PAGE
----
I've got a few of those varieties growing actually, I'll have to look into the others, very neat! I'm about two hours southwest of you out in the country, so I bet our climates are pretty similar.

I've never had a freshly picked fig, looking forward to trying one soon hopefully!



That sounds exciting. I can't wait either!

Maybe some day several years from now we can meet and make a scion trade with each other for varieties that are doing best for us.
 
Steve Thorn
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Marty Mitchell wrote:Maybe some day several years from now we can meet and make a scion trade with each other for varieties that are doing best for us.



That would be cool.
 
Steve Thorn
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Tim Kivi wrote:Figs and mulberries have very invasive roots that can destroy plumbing and even house foundations. That’s actually why I planted them in two trouble spots of my yard where large established trees won’t let other trees survive. The apple, pomegranate and citrus trees that I previously planted in the same area either died or didn’t grow at all. In half a year i’ll know if these dare any better.



Yeah Tim, I love tough plants with vigorous root systems that can grow in less than ideal areas and produce a lot of fruit!
 
pollinator
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F Agricola wrote:

Steve Thorn wrote:What would you recommend to a brand new gardener as the easiest fruit tree to grow? This may differ greatly based on climate, temperature, and location, but should give great insight for people living nearby what could be a good fruit tree to start with!



A lemon tree - potted or not.

Frankly, if people fail in growing one, better to give up Gardening, concrete the entire backyard and paint it green!



LOL!  You have to have either the right climate for citrus (we don't -- quite.  Zone 6b here) or a large enough space indoors for a large potted plant (don't have that either, small old house with smallish windows).  I would love to be able to have a lemon tree or two, and have had one in the past in a house with a sunny corner, but in this location it's just not going to work.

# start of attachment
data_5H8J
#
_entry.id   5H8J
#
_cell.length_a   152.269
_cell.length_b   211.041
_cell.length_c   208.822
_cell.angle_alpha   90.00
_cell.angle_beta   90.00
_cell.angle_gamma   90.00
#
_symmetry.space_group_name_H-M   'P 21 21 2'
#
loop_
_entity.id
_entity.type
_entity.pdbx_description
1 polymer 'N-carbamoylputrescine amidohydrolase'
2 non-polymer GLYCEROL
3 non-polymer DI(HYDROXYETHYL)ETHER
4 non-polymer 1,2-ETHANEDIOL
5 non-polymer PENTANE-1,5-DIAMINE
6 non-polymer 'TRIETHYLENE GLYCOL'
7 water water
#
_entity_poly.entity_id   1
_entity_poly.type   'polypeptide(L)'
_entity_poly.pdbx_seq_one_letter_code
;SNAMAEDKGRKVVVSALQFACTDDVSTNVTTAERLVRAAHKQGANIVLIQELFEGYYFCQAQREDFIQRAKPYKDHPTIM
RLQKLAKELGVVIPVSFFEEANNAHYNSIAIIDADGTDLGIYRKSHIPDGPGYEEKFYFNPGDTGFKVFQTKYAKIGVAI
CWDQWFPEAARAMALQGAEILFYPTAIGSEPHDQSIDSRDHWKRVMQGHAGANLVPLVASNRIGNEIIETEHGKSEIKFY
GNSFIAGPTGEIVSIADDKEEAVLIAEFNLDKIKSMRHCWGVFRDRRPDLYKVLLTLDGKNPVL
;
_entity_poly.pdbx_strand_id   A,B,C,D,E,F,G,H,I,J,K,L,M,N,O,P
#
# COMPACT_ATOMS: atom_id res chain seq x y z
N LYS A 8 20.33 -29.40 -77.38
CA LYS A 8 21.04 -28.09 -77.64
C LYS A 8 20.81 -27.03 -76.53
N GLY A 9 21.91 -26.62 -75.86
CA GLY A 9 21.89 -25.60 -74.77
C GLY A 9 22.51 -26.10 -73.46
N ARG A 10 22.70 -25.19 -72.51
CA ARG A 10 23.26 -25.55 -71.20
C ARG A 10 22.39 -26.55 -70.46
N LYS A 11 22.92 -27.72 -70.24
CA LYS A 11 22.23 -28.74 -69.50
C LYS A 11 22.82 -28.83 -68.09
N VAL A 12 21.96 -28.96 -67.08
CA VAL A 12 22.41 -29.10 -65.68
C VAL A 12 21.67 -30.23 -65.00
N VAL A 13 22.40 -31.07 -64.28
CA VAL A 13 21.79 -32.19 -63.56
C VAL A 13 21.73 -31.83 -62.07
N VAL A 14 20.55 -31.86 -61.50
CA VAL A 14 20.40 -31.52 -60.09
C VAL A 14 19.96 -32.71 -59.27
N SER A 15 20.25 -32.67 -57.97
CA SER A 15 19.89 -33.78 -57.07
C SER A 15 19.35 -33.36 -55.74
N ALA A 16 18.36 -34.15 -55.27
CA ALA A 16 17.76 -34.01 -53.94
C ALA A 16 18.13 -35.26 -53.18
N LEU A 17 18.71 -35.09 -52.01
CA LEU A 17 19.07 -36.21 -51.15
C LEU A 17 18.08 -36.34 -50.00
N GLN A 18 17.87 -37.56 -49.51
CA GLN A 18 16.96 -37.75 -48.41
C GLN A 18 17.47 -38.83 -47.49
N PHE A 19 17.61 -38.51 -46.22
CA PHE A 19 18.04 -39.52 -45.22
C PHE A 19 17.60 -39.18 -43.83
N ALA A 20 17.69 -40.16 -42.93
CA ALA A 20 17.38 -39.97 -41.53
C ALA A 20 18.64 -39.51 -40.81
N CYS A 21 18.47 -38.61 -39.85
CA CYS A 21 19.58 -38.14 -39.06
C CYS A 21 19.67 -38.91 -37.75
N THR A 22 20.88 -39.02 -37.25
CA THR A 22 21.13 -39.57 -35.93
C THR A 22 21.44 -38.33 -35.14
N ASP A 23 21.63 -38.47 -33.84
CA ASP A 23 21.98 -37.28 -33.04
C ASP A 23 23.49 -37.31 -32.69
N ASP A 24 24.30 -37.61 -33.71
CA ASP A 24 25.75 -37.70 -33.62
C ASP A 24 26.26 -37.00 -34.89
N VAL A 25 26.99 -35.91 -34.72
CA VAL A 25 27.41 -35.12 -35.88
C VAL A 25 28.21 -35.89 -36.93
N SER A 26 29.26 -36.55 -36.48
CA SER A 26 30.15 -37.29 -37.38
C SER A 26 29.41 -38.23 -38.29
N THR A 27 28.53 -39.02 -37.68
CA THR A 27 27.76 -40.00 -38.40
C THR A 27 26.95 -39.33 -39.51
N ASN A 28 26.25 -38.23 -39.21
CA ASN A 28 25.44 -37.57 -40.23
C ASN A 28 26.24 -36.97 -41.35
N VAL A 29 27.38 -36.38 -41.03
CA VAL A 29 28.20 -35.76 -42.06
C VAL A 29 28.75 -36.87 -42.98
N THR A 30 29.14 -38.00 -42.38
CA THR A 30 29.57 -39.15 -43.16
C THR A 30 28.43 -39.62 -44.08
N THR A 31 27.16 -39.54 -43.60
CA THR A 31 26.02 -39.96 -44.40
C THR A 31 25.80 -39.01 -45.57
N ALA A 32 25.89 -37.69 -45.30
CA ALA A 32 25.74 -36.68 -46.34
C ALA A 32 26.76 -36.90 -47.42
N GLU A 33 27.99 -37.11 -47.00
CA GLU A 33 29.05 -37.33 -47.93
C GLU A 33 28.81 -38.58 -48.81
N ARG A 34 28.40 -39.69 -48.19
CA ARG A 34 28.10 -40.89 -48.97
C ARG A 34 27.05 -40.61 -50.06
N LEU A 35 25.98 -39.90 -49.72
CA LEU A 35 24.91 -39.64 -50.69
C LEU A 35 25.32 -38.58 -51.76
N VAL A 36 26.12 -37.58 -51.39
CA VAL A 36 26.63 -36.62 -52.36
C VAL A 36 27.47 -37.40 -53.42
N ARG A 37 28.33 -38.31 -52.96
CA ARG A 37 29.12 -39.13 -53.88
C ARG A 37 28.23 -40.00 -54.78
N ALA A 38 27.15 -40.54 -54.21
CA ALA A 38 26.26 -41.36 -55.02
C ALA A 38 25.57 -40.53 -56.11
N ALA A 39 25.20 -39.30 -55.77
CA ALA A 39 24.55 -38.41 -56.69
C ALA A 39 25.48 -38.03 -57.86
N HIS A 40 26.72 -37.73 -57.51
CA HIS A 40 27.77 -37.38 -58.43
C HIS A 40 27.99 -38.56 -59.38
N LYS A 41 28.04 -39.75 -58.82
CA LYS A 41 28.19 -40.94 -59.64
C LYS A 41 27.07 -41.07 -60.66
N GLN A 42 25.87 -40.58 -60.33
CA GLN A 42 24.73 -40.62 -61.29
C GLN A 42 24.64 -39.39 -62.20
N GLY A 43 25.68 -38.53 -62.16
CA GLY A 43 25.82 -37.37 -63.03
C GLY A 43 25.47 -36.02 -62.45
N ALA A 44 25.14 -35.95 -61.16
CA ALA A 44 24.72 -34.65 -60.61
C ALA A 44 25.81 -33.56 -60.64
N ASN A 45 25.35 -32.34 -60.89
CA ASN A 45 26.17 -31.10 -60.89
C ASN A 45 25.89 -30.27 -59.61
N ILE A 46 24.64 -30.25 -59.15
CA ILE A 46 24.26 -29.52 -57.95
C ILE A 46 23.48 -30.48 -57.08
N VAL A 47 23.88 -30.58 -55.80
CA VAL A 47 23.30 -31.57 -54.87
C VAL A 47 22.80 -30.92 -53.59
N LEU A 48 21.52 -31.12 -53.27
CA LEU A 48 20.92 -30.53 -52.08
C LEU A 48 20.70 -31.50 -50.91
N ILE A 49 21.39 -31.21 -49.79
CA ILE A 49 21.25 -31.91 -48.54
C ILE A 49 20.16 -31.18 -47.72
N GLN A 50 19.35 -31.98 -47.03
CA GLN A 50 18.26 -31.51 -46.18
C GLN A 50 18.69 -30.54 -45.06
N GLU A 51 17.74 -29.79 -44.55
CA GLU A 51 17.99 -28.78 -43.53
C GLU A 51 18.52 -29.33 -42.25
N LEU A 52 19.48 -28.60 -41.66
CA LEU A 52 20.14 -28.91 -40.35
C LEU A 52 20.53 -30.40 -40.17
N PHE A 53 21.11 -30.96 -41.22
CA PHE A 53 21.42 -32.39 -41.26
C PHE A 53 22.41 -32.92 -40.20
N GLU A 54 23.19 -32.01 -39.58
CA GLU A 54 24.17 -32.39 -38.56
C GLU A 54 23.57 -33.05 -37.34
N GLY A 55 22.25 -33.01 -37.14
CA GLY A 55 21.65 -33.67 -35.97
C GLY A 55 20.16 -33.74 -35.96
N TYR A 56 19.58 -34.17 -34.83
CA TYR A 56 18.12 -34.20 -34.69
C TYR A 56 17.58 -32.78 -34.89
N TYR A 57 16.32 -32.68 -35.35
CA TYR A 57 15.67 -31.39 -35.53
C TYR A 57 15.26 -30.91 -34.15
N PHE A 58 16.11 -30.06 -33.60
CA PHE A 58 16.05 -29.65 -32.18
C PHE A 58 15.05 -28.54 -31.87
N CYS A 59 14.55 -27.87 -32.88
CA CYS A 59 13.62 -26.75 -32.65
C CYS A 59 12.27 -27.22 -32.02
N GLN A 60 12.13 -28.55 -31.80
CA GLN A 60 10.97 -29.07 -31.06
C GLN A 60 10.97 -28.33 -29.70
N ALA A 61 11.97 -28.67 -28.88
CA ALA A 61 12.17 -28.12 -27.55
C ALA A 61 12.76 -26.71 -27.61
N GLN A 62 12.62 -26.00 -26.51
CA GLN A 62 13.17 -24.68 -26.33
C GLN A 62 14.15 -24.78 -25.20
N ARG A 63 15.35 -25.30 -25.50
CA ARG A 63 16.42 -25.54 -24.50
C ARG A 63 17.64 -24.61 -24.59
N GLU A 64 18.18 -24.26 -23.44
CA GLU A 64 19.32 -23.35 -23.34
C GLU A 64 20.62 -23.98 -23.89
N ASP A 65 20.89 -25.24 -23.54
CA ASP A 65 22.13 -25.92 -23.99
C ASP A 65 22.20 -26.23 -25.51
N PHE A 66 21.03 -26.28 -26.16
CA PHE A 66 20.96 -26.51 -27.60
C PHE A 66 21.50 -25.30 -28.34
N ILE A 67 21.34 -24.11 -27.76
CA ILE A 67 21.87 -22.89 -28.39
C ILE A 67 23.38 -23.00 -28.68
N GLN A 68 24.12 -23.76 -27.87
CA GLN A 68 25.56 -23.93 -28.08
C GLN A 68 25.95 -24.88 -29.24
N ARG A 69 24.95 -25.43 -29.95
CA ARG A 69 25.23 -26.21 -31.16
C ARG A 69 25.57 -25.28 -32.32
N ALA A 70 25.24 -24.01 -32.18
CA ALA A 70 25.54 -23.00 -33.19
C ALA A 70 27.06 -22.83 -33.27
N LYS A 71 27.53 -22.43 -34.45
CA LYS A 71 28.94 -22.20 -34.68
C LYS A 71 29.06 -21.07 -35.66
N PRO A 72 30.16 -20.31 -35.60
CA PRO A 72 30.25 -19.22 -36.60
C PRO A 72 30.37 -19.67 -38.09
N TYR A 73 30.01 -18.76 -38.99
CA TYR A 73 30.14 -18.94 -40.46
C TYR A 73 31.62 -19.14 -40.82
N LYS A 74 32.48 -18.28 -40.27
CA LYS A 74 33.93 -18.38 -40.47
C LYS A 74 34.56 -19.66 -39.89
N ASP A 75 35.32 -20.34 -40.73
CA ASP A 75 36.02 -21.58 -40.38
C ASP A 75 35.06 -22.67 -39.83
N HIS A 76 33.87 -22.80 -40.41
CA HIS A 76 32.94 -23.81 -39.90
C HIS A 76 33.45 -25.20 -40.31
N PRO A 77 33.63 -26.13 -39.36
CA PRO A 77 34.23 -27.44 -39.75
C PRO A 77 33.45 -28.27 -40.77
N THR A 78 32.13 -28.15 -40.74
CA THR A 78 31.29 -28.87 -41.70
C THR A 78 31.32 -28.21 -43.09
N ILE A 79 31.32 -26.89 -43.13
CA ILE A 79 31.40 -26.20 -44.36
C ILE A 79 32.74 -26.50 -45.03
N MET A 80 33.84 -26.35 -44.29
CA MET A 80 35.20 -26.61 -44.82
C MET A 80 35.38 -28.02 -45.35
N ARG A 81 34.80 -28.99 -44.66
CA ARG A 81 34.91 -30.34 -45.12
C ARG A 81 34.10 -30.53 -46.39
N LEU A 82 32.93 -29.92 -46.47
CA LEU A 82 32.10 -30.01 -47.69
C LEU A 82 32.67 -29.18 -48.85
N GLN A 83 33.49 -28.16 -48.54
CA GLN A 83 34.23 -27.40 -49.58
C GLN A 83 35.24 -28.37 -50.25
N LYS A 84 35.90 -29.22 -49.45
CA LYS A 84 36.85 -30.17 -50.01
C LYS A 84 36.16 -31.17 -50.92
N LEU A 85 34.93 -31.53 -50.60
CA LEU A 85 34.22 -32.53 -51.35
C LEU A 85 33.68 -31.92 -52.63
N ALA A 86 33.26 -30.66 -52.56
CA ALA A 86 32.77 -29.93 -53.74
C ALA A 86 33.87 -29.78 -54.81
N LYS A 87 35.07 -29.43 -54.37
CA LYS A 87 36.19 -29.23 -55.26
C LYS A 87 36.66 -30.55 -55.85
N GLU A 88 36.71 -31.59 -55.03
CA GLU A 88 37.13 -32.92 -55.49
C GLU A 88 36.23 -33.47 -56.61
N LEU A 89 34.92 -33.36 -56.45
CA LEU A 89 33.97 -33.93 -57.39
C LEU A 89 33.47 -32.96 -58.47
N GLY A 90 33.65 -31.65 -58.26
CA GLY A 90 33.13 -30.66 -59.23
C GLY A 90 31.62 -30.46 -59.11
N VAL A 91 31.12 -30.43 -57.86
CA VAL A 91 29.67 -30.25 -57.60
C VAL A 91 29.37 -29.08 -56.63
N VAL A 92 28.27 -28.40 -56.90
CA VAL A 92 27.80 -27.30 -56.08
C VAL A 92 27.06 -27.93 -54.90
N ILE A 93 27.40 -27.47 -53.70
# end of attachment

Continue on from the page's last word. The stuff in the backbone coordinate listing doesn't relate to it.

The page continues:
Marty Mitchell
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I Figured I would share some of the links to order some of these tree if anyone out there is interested.

Cold Hardy Oranges... they don't reach full resiliency until around year 5 in ground. This guy lives in SC and has an established Orange Grove! I just looked up his USDA Frost Zone and he is in 8A just like me!  
http://mckenzie-farms.com/photo.htm

And I just ordered my trees from One Green World and Edible Landscaping. One Green world was fast and I have my plants already a week later. I have been sending emails back and forth with Edible Landscaping (I am likely to visit his place in VA some day to load up on plants!) and he is very helpful and nice to talk to. He will not be getting my order into the mail until around Sept 3rd. Which is fine.

ALL of the following 4 resources are recommended for getting quality fig trees too.

https://onegreenworld.com/

http://ediblelandscaping.com/

https://justfruitsandexotics.com/

https://www.rollingrivernursery.com/index.php

And my old go-to place from back in the day... Most of the plants I get from them are small and sometimes need up-potting for a little while for the Winter to be planted in Spring. However, I have gotten some good deals ordering 6 packs of berries, Peach/Pear/Almond/and Apple trees, etc from them. They give good descriptions of what diseases certain tress are resistant to which is important in my area. Only Fire Blight and Brown Rot resistant trees for me!  

https://www.starkbros.com/

 
pollinator
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Enjoying this topic, but I don't know what's easiest yet. My Acerola Cherry is thriving in this dry, windy heat. Planted it a couple of months ago at a bit over a meter high. It possibly doubled since then. At least 20-30% growth, I'd say. Looking forward to the fruit!